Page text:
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Machine Tool Orders Down Nearly 40%

June 12, 2023
Interest rates, persistent inflation, and threat of recession are cited as factors for a surprising drop in demand for capital equipment to start Q2 2023.

U.S. machine shops and manufacturers’ new orders for machine tools fell -38.7% from March to April, totaling $336.7 million in the latest monthly U.S. Manufacturing Technology Orders report. That figure also represents a -34.4% drop from last April’s total, and brings year-to-date manufacturing technology orders to $1.72 billion, a -13.6% decrease from the January-April 2022 total.

The USMTO is a monthly report by AMT – the Association for Manufacturing Technology, summarizing nationwide and regional demand for metal-cutting and metal-forming and -fabricating machinery. It is a forward-looking indicator of overall manufacturing activity, as machine shops and other manufacturers make capital investments in preparation for demand expected in the weeks and months ahead.

“March has traditionally been one of the better months for manufacturing technology orders, so April is typically a ‘down month’; however, this April was disproportionately off,” stated AMT president Douglas K. Woods. “March 2023 was only 2% down from March in the previous year, yet the decline between March and April in 2023 was over five times larger than the decline in 2022. The momentum of order activity is clearly not as strong through the second quarter as it was last year.”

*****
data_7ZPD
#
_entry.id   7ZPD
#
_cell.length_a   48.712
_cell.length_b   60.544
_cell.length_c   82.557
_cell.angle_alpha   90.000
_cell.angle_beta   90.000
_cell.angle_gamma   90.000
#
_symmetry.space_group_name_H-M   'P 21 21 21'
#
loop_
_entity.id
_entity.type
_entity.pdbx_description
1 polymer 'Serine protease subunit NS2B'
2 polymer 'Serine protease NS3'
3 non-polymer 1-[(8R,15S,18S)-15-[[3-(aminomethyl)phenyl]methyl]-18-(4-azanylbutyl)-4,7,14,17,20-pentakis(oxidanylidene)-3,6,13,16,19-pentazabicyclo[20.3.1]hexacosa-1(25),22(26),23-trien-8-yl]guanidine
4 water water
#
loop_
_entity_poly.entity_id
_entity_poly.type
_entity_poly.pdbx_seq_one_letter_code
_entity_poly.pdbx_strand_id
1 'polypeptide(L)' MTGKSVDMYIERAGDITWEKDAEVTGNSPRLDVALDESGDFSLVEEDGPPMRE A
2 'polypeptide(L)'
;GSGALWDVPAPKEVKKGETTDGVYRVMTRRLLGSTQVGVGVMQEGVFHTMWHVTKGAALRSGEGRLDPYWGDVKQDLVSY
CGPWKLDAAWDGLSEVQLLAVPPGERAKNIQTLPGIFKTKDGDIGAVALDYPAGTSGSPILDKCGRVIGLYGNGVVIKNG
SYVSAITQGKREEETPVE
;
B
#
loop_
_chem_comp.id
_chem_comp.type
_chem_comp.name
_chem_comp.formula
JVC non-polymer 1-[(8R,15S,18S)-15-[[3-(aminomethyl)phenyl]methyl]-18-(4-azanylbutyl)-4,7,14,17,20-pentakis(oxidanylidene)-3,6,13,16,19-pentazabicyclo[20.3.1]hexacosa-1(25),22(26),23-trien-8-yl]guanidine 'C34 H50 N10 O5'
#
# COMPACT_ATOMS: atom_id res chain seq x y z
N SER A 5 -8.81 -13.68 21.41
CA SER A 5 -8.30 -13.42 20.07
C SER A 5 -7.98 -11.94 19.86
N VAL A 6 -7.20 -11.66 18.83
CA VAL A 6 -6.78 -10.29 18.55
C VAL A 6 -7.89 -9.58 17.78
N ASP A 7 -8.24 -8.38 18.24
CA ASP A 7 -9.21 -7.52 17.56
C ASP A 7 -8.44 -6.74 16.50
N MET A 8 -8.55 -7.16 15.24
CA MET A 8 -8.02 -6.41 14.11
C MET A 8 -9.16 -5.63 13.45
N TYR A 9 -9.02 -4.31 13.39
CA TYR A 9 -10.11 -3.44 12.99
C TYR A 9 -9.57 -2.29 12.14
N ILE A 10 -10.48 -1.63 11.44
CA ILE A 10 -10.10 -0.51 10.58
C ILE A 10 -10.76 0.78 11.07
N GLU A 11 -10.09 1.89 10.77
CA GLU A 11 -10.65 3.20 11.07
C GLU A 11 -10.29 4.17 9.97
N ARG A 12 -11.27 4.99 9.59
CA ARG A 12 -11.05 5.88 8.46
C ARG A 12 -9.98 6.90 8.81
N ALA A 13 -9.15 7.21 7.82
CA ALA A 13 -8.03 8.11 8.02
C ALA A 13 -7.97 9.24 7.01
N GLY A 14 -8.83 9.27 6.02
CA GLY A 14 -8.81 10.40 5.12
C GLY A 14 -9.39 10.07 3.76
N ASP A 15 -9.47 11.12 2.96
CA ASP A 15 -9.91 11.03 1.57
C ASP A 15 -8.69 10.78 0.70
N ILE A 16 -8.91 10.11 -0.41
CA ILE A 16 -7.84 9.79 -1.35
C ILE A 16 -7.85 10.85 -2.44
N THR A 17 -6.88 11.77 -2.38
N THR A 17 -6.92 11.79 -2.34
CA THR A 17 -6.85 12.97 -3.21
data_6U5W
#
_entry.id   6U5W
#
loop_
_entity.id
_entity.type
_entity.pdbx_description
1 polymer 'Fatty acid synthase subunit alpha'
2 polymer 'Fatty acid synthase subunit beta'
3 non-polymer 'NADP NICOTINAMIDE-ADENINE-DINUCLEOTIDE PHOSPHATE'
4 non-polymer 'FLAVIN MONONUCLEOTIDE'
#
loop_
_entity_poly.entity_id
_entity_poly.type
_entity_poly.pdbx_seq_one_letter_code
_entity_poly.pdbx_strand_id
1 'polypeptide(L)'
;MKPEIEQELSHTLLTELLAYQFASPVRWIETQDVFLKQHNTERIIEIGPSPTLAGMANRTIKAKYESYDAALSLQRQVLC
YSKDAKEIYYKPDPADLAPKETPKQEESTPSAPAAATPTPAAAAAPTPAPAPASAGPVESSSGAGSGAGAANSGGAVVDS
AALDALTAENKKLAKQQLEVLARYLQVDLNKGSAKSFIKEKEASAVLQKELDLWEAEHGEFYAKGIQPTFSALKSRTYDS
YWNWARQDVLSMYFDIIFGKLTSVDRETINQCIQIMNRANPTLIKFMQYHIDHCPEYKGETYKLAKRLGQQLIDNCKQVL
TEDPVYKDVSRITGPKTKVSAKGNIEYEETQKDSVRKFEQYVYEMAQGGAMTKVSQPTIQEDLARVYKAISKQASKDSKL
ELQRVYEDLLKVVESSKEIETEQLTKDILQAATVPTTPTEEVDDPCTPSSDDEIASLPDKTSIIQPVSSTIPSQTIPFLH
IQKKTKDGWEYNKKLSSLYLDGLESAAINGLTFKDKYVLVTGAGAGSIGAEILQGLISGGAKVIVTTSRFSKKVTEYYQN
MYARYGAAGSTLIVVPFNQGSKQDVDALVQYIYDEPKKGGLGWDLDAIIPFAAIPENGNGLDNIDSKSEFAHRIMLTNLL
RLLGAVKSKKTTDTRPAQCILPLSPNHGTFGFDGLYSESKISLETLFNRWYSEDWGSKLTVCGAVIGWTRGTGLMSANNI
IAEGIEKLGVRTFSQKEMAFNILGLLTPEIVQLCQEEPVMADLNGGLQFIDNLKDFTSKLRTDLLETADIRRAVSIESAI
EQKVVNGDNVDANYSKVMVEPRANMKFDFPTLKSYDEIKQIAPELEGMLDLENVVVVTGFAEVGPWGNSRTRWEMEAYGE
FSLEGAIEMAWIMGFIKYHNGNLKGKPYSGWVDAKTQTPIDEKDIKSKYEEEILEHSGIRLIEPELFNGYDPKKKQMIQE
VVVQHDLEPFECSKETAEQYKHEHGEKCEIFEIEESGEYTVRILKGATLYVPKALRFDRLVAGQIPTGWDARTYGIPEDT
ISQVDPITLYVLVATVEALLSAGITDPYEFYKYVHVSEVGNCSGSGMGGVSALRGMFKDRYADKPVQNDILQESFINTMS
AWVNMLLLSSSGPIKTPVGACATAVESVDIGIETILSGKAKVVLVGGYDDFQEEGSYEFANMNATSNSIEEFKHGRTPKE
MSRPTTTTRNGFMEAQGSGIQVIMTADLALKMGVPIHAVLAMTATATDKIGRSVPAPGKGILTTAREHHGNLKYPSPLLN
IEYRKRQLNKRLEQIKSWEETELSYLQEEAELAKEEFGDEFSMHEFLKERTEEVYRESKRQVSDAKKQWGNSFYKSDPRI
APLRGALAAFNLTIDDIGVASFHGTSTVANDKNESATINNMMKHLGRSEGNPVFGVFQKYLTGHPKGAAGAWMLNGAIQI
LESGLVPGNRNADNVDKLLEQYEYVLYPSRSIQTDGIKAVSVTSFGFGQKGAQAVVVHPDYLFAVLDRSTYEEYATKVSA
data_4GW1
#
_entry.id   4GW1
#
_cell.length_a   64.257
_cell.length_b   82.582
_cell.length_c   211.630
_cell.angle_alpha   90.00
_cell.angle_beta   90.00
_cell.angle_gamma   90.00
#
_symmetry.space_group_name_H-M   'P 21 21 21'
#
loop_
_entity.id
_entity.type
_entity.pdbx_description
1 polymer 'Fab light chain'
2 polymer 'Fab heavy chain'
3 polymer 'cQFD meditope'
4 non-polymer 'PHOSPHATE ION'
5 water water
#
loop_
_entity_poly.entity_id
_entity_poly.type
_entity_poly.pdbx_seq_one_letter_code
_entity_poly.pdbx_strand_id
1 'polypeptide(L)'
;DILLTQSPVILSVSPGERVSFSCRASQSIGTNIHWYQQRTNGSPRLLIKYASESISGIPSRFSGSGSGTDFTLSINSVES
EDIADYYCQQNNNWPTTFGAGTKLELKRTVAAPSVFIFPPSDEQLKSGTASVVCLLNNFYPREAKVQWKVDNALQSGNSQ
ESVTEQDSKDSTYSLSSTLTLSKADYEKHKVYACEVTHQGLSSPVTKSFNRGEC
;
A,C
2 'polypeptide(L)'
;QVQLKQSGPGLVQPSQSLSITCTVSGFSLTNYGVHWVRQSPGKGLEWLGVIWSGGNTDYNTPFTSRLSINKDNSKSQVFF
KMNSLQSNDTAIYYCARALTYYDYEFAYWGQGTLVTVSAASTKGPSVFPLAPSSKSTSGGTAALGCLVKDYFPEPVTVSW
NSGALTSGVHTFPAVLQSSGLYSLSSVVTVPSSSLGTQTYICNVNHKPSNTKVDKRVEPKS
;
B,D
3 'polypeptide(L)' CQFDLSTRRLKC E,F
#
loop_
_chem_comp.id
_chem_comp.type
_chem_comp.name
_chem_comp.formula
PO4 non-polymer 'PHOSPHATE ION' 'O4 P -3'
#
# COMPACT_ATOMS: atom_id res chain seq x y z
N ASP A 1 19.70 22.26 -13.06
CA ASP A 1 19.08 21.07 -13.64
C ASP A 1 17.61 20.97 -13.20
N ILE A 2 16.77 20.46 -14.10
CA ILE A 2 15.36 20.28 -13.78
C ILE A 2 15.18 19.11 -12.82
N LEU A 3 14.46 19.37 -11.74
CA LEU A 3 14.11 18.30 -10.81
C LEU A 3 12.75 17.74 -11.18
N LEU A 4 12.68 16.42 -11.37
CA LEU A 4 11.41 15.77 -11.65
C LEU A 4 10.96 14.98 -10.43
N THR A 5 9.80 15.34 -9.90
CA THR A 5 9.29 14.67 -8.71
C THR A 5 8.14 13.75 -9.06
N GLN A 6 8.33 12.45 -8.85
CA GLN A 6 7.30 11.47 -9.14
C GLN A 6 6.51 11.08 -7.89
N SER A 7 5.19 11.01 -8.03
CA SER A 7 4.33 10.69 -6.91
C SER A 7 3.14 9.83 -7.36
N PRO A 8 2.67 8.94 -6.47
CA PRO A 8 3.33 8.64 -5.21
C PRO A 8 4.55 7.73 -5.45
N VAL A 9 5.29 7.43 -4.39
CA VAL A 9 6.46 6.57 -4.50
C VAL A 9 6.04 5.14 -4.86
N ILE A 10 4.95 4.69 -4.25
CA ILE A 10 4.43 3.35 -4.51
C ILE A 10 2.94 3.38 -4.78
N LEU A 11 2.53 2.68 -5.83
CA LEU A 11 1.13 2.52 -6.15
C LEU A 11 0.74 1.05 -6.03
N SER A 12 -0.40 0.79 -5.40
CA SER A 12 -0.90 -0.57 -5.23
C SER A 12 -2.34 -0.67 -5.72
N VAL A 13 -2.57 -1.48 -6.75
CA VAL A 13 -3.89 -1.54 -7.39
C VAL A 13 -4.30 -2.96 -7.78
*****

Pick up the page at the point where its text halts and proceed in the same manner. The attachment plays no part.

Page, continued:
AMT detailed that new orders from job shops fell almost -39% from March to April, which was the largest month-to-month drop in orders from that group over six years, since January 2017. Automotive machine shops’ orders also fell significantly, it noted.

The reports’ regional results showed similarly large month-to-month declines in new orders. In the Northeast, April new orders for metal-cutting machinery fell -50.3% from March to $49.33 million; in the Southeast, new orders for metal-cutting machinery were down -46.4% from March to $38.54 million.

In the North Central-East region, new orders for metal-cutting machines fell -45.9% from March to $77.87 million, and in the North Central-West region the comparable new orders totaled $69.67 million, a -36.3% month-to-month decline.

The South Central region reported comparatively better metal-cutting machine new-order totals, $41.9 million for April, down -3.1% from March. Still, in the West region the $52.25 million in new orders for metal-cutting machines represents a -30.6% monthly decrease.

Addressing the general decline in order activity from March to April, Woods offered: “Consistently high interest rates, ongoing inflation, and the looming threat of a recession have caused businesses to rethink their capital investment strategies. Job shops, which are the largest consumers of manufacturing technology, are mostly small and medium-sized businesses who are particularly affected by price and interest rate pressures.

“In addition to USTMO, several other industry metrics compiled by AMT are showing a slowdown in activity relative to March,” he continued. “Regardless of what the Federal Reserve does with interest rates later this week, their outlook on economic activity, coupled with the May USMTO numbers available shortly after, should give a good indication of how hot or cool the summer will be for the manufacturing technology industry.”